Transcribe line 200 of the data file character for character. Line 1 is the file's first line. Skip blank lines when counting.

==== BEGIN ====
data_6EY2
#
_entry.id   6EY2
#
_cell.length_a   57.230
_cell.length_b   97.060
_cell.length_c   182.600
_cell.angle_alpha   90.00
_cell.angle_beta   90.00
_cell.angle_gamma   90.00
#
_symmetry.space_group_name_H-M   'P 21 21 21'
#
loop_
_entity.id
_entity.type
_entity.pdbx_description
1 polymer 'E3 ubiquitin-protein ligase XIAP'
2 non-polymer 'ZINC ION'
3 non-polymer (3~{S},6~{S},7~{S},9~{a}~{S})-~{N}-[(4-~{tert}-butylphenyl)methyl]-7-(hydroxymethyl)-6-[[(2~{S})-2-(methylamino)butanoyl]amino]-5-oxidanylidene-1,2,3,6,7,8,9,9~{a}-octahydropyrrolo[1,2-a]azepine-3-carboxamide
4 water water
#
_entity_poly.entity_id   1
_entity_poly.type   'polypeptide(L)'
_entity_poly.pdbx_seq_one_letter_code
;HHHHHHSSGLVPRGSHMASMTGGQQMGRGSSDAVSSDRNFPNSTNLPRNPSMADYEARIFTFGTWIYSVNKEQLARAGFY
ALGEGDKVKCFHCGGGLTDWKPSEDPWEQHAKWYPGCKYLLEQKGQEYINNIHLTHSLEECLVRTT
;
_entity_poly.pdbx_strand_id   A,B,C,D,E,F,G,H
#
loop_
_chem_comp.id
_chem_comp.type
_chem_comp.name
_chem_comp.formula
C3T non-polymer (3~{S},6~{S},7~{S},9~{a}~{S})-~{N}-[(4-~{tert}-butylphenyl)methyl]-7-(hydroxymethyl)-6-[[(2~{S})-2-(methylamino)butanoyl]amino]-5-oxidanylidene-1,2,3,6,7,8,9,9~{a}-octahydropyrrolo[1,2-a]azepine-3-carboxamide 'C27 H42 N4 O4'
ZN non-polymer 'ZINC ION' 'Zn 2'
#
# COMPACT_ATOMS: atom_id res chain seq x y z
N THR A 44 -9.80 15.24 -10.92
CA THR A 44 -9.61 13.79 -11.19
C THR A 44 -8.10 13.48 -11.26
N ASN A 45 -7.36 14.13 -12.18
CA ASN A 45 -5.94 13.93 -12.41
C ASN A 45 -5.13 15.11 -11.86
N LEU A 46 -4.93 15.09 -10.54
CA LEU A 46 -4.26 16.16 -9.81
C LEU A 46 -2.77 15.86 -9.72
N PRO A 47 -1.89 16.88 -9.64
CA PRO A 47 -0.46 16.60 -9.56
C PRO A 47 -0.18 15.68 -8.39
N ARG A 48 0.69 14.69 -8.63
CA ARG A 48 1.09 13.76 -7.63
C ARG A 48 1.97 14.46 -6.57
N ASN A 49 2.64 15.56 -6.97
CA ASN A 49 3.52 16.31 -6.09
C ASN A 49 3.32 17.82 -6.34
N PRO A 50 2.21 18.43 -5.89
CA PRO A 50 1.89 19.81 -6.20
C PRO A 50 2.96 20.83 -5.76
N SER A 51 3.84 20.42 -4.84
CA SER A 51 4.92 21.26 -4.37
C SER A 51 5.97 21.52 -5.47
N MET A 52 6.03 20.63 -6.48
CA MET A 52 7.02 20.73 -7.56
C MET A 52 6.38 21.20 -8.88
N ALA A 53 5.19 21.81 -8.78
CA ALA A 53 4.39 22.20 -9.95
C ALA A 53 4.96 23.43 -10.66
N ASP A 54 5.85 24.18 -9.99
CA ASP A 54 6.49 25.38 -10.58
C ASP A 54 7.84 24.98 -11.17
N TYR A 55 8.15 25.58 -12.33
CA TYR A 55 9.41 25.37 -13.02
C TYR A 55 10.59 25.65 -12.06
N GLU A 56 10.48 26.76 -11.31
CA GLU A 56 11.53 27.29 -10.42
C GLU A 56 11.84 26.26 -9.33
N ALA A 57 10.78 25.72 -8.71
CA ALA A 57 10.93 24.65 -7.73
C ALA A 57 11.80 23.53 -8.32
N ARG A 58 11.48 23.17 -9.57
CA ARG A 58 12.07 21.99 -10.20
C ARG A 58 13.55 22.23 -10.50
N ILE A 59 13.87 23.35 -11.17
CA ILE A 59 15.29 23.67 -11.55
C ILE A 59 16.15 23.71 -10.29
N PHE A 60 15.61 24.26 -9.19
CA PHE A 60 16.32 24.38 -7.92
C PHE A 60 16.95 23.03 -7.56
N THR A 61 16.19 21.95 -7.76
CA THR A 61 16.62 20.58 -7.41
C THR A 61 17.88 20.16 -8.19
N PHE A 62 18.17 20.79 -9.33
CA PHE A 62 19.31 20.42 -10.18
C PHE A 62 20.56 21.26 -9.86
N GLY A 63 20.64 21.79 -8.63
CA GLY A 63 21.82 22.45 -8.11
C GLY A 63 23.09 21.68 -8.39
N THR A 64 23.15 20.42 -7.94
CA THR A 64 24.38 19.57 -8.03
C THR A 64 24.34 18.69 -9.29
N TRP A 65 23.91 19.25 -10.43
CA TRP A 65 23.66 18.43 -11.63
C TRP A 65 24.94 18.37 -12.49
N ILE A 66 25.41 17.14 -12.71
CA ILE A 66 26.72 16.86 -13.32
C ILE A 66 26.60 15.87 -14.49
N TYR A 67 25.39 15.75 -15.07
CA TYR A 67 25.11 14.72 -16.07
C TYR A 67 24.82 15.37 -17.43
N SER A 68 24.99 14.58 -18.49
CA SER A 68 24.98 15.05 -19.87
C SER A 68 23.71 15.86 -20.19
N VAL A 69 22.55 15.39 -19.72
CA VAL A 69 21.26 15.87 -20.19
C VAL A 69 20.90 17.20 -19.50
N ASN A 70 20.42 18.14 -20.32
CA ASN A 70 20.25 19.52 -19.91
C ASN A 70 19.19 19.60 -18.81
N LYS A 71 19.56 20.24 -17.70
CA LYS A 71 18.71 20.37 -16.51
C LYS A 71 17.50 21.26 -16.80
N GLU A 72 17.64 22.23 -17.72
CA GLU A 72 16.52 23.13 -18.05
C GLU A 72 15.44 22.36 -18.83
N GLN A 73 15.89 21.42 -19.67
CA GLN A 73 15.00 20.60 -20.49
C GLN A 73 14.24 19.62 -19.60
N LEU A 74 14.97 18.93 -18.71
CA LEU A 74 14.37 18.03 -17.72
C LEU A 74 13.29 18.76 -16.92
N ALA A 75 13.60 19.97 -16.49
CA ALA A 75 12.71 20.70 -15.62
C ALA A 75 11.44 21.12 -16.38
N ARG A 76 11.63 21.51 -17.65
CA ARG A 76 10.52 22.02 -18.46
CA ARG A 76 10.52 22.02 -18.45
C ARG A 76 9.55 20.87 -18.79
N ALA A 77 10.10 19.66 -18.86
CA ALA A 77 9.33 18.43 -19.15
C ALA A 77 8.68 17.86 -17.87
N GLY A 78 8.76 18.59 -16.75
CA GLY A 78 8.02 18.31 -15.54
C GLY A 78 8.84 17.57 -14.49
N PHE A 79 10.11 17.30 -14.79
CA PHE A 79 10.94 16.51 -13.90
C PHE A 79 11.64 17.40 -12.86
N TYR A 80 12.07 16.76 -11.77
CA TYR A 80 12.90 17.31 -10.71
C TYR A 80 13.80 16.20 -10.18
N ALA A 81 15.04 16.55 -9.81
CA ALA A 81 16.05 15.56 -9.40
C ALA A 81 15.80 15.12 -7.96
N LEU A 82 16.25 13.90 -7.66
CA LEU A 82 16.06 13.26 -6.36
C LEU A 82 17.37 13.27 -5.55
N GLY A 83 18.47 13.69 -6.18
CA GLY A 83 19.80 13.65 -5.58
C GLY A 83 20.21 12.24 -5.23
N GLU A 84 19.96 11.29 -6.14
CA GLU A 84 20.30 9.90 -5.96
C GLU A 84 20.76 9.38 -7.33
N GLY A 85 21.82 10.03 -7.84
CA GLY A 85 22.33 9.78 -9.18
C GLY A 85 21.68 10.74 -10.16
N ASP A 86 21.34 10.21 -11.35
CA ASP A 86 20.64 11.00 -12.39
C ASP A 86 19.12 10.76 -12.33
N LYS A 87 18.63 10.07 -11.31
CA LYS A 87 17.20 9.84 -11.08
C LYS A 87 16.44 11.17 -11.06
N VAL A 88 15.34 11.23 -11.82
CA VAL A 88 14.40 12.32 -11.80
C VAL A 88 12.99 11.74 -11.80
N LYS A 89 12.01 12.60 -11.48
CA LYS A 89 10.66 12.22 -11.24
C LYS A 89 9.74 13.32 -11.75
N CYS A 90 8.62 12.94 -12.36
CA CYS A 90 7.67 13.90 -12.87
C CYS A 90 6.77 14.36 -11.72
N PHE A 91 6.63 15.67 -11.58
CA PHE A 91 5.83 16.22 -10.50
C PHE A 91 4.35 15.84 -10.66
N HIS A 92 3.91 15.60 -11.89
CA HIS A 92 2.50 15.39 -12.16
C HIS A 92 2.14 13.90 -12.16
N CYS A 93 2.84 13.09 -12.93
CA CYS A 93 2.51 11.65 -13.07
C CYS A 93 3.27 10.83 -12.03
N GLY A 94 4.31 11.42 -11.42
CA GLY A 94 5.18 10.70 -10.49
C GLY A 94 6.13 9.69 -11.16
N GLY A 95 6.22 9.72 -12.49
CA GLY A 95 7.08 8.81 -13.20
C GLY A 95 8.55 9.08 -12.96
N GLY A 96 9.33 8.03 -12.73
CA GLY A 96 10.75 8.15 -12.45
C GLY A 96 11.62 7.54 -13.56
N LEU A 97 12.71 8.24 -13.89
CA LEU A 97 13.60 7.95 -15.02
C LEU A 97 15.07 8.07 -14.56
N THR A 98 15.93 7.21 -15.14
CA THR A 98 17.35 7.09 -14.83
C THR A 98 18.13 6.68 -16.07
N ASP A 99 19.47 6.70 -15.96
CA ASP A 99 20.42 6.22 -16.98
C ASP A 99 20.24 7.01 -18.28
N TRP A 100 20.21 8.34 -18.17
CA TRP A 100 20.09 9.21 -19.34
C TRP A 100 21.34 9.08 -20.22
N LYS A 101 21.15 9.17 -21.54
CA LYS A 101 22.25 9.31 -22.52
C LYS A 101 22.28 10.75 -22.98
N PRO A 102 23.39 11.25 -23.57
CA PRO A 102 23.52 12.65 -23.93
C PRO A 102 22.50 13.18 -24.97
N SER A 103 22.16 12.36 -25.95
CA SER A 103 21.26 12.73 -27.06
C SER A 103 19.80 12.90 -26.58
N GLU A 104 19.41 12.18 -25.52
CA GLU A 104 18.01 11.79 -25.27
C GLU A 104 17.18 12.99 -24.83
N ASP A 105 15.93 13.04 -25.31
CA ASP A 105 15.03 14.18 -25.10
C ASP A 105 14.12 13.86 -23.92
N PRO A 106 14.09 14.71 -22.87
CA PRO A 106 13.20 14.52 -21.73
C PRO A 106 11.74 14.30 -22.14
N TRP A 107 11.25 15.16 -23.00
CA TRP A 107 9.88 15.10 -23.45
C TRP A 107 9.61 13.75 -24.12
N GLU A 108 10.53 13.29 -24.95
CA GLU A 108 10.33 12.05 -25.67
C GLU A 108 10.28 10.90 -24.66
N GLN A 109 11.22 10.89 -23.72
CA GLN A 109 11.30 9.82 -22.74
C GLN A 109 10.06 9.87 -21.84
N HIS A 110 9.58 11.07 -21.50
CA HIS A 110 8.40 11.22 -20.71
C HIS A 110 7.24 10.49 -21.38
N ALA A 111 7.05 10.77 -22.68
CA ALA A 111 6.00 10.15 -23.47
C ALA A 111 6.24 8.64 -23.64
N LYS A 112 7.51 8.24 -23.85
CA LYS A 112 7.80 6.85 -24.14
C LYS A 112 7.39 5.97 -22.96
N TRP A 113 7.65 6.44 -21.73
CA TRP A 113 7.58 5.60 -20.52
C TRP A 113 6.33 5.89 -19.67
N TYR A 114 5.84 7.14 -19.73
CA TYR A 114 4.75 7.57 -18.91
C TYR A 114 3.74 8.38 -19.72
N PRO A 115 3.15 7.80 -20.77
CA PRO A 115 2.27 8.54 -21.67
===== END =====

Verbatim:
N LEU A 97 12.71 8.24 -13.89